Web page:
Is Ohio really that bad?

Work offering me 12k in relocation and a raise to 90k for moving to our new office in Columbus OH. I would be WFH after the initial setup of the office and the first 3 months ensuring the office is working properly after opening. Job would be about 25-50% travel and WFH any time I am not traveling to a location around north america. My only other option would be TX but not sold on it even though it has a larger industry for work.

I plan on traveling back to Columbus since only been there 3 times and all in my late teens basically, has it gone down the shitter? Is there anything to do there? Homes seem cheap enough compared to VA, but not sure the catch other than now having to own a car vs. a bike like I do now. Seems that it gets far more snow than where I live now.

  1. 2 months ago
    Anonymous

    If you're only stuck there 3 months and can return after that I'd take it.

    • 2 months ago
      Anonymous

      I might have worded it wrong, moving would be a permanent thing for me. I'd need to only work in an office for about 3 months, but full working from home in the area of Columbus. I need to stay in the area for the one or two times per year I need to go touch some servers for upgrades or an exec meeting about something; aside from that I wouldn't even have an office space.

      Would have the ability to travel anywhere, Ohio seems like a good place for cheap cost of living and housing compared to where I live. I get to go check it out for a week coming up next month, just want to know what areas to look forward to for a mid 20's guy. Ideally, I'd like to buy a cheap house and maybe get a room mate then dick around traveling more long term.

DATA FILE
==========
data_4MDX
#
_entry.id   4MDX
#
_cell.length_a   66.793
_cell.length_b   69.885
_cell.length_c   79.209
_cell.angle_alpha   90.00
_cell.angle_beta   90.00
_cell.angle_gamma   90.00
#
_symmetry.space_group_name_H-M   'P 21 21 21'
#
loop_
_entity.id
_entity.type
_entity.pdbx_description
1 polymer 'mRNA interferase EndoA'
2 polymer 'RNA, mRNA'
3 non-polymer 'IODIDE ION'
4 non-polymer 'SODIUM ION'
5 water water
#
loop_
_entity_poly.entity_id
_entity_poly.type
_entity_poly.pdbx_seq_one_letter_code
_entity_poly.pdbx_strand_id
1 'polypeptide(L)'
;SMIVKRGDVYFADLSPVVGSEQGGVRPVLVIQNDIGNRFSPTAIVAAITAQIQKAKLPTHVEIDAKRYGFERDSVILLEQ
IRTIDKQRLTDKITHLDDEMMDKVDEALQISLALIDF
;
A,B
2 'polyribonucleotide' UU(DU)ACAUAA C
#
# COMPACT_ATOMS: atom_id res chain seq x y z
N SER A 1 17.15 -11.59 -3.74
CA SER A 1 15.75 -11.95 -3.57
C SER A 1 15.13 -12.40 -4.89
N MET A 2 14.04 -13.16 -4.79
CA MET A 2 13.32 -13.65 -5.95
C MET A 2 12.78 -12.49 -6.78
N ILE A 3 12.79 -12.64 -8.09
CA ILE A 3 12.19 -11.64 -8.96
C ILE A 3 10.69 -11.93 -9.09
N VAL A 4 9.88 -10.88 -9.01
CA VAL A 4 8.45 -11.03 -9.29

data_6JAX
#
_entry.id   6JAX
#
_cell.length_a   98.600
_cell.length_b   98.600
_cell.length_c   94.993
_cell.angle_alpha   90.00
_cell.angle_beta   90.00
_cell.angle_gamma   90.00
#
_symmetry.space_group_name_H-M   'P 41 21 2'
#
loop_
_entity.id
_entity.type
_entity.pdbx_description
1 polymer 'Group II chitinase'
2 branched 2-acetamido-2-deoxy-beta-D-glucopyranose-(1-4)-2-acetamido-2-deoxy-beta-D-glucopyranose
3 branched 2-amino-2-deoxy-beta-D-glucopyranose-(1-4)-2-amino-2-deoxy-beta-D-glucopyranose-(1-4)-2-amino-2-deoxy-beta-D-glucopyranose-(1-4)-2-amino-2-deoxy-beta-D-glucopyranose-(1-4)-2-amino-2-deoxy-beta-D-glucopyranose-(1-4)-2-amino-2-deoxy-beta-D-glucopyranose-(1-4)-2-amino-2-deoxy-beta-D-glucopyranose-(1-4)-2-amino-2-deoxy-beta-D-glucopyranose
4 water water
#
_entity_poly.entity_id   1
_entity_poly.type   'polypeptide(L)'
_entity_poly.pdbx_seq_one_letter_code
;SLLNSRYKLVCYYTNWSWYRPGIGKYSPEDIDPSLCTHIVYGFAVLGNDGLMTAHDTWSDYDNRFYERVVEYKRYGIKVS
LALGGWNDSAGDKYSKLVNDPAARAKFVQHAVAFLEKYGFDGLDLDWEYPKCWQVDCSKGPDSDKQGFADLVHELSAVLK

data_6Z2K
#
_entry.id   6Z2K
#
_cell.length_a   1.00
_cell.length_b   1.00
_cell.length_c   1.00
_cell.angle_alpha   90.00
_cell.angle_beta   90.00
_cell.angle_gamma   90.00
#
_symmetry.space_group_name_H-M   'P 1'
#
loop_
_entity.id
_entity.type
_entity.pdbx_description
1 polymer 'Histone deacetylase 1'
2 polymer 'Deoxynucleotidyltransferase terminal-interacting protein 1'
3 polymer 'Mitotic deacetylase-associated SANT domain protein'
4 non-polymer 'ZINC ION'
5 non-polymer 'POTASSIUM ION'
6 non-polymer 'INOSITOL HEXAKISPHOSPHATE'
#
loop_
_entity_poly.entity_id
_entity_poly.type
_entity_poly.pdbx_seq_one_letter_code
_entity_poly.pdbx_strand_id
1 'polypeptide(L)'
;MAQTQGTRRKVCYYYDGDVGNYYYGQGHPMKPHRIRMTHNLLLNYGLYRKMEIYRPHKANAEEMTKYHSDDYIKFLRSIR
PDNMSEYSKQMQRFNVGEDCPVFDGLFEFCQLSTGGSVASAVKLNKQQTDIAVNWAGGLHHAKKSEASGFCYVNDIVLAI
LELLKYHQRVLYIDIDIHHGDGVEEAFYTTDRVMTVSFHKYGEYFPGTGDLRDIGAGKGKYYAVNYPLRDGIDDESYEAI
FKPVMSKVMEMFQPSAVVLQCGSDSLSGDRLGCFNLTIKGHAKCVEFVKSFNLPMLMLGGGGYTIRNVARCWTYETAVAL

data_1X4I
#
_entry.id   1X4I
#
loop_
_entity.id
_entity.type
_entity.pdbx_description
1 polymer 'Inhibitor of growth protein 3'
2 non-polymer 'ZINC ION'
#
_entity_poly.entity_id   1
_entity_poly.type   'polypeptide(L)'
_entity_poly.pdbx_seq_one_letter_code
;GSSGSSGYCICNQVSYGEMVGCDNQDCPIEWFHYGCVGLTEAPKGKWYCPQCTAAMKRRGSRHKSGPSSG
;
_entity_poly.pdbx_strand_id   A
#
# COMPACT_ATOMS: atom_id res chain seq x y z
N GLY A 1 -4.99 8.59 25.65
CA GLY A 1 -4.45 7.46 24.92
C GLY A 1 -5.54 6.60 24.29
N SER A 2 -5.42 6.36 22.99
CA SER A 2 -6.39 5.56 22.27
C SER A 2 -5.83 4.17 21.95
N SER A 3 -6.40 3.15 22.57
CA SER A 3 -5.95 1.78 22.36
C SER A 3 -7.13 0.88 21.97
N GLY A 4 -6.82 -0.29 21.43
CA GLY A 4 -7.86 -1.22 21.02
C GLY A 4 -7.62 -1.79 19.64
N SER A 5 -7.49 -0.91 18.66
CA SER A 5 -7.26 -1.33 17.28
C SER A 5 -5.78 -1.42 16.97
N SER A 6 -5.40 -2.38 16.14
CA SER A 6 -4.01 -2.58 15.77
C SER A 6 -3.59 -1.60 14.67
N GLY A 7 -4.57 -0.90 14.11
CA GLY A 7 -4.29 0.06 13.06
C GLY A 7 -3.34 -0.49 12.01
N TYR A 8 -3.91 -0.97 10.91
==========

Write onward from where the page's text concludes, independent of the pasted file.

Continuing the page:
I just wonder if Ohio is really that bad or just the meme surrounding it, colombus seems like a decent sized place from the looks. Searching up shit about columbus though led me to a bunch of retarded articles.

  2. 2 months ago
    Anonymous

    not sure how much its changed since back then
    theres plenty of crime nignogs and gays in the capital but what can ya do

    if you like sportsball bars are always doing that
    they have the soccer team and minor league baseball

    even some smaller venue concerts

    • 2 months ago
      Anonymous

      Going off a quick realtor/zillow search houses in the 150-250k would put me in some pretty good neighborhoods when cross referenced with crimewatch sites.

      Right now my main concerns are
      1. Feasibility of job changes, Tech is my industry and I understand a lot has moved to remote but not sure what columbus has for the area.
      2. Weather, not looking to have 6 months of winter then full into 6 months of summer
      3. Things to do that don't revolve around Ohio State University
      4. General traffic what's it like there not that it matters much but nice to know that I could get on the other side of the city without wanting to kill myself.
      5. Whatever the airport is like but guess I can put that together myself

  3. 2 months ago
    Anonymous

    Yes. Go Blue.

  4. 2 months ago
    Anonymous

    It's actually not as bad as it used to be. Columbus and Cincinnati are pretty good cities to live in for about 5 years while you save up money, because you can usually make a lot more than the cost of living would cost you. But, don't get stuck there. It's hard to get out of, I don't fuckin know why, but it actually is. I think it's because it's actually kinda cozy and low stress overall, but there's much better places for that to live in.

    • 2 months ago
      Anonymous

      My ideal situation would be purchasing a house for 150-175k range, get a room mate or something, travel abroad and around north america most of the year, and either flip the house down the road or just use it as an investment. Realistically, I could pay off the house in full with my savings+income in about 2 years after moving there while still traveling. Looking at some cost of living calculators I am reducing cost of living by about 40% across the board, so as long as I had some kind of room mate to offset a few things I'd be living very well. Not sure how realistic that all is but I'd prefer to have some kind of property investment and Columbus looks a bit easier to maintain compared to the DFW area.

      I have a few friends in ohio but wanted to ask here for a more unbiased take on it.

      • 2 months ago
        Anonymous